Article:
PLAINFIELD, NJ - The story of Plainfield is one that is steeped in a rich historical legacy. From momentous battles, and groundbreaking legal decisions that sparked national action on school segregation to birthing a musical movement which would become known as P-funk. Plainfield has been many things, but boring is not one of them.
With ten (10) designated Historic Districts the architecture and grace of our stock of historic homes and buildings in Plainfield bear testimony to a time when Plainfield was the toast of New Jersey and earned its nickname "The Queen City". A time when people came from far and wide to shop in the bustling shopping district and watch a movie at one of the four theaters downtown. Our history gave rise to sites such as the Drake House Museum which was the headquarters of George Washington during the battle of Short Hills and the Friends Meetinghouse which was built in the 18th century.
But Plainfield has raised more than just majestic homes and historic sites; we have nurtured history makers; people who have left an indelible mark on the face of history:
There are athletes such as Milt Campbell who in 1956 became a gold medalist in the Olympic Decathlon. He was the first African American to earn this title. There's Joe Black, the first African American pitcher to win a World Series game and Jeff Torborg, former MLB player, coach and manager, and Vic Washington, NFL player.
George Clinton was working in a Plainfield barber shop when he formed the Parliaments and started the Funkadelic movement which would later be simply called P-Funk. The group went on to be inducted into the Rock and Roll hall of fame.
On March 2, 1965, Plainfield resident Charles Booker became the plaintiff in a case that would lead to the desegregation of schools in Plainfield, the State of New Jersey and all across America.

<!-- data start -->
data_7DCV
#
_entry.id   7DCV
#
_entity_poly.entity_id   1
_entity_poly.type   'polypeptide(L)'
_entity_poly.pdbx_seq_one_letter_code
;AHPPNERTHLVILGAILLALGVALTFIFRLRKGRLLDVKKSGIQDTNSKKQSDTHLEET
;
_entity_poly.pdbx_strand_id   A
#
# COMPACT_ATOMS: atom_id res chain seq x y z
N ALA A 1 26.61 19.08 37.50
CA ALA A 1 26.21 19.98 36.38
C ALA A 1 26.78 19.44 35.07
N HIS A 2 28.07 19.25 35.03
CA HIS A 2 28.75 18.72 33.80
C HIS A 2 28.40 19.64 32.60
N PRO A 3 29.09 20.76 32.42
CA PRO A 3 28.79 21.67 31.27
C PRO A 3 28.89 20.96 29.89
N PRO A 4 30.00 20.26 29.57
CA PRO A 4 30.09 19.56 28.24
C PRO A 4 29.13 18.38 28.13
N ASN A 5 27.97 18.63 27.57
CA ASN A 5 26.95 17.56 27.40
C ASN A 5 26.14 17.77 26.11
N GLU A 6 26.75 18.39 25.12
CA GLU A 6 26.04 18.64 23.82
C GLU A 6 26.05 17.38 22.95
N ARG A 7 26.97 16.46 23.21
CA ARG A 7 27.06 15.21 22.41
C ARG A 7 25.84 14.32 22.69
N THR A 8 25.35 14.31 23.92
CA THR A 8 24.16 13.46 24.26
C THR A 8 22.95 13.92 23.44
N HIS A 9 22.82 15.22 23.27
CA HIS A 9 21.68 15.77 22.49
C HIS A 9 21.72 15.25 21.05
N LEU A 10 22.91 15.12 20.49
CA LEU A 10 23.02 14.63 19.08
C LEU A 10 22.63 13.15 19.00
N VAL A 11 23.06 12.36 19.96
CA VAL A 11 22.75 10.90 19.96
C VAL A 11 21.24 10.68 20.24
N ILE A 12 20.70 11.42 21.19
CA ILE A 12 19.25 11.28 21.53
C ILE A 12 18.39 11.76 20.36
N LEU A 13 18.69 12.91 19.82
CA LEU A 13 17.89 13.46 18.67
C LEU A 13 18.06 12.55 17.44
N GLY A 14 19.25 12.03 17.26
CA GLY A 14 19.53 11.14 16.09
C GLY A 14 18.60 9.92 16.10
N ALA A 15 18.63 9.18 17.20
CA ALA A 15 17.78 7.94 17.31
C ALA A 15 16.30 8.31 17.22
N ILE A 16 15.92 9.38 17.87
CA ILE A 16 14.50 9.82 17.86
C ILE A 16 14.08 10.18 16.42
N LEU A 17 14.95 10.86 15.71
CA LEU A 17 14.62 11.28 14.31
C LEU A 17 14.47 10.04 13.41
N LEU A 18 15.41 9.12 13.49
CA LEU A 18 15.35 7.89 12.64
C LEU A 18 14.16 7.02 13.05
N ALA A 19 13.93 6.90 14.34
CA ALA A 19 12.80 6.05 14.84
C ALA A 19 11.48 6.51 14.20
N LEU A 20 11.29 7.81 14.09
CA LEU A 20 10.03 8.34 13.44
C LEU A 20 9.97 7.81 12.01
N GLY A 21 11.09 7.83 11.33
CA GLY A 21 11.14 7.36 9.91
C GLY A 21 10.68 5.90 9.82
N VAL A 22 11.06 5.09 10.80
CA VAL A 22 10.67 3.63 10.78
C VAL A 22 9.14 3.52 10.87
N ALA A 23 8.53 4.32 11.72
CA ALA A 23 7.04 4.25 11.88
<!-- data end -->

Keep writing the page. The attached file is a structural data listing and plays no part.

Booker vs. The Plainfield Board of Education sought to address the disparity in the level of education in "all-Negro schools" versus that in "all White schools." The petition sought to level the quality of education across all races by integrating the schools.
On June 28, 1965, the Supreme Court of New Jersey ruled in favor of Mr. Booker, and this led directly to the de-segregation of Plainfield schools.
The United States of America put their first man on the moon on July 20, 1969 and they could not have done so without the help of Plainfield's very own "Hidden Figure," Marion Johnson. Marion Johnson worked for Boeing as an Associate Engineer and tested the trajectory that the rockets attached to the aircraft would take. In her own words "we were right 20 times out of 20."
Plainfield is no stranger to national politics. Born in Plainfield was Archibald Cox, the special prosecutor appointed to oversee prosecutions in the Watergate break-in and related criminal activity during the Nixon administration.
Plainfield, though small has been writing its page in our nation's history book and we're not done yet, we are resurging as a city, evolving and recreating ourselves to meet the needs of a generation that is eco-conscious, transit mobile and values the convenience of urban villages.
We have a vibrant, talented community of youth and they are rising to claim their spot in history. I have recently mentioned these outstanding achievers, but they are worth mentioning again.
There is Waldy Arias, a senior at Plainfield High School, who was recently recognized for his success in signing of a National Letter of Intent to attend Campbell University of North Carolina to play NCAA Division I baseball.
We have soulful songbird, Alexis Morrast, a 16-year-old Plainfield Academy for the Arts and Advanced Studies student, who has had the honor of singing with the Jersey Jazz Society at its 45th Anniversary Celebration. Alexis also performed at the legendary Apollo Theater in Harlem and won.
And there is Malcolm Fields, a local high school student who is a world class fencer ranked 13th in the nation and 3rd in New Jersey. Malcolm will be competing on the international stage in Germany in December.
The Plainfield Academy for the Arts and Advanced Studies (PAAAS) was one of only 3500 High schools who won a bronze ranking and a place in the US News and World Report annual ranking of US high schools in 2016. It was the only one of the three high schools to be ranked.
Plainfield is a place filled with fascinating history and interesting historical edifices and people but I am thrilled to be living here in a time when we are able to create historical firsts of our own. I am excited by the story we are making; the of renaissance, of tenacity and triumph. I am proud to see our young people fulfilling their potential and recognizing that there is no limit to how high they can fly. My hope is that when the history of Plainfield is written about our time, today, right now it will reflect moments that changed lives for the better.
Creating One Plainfield, One Future...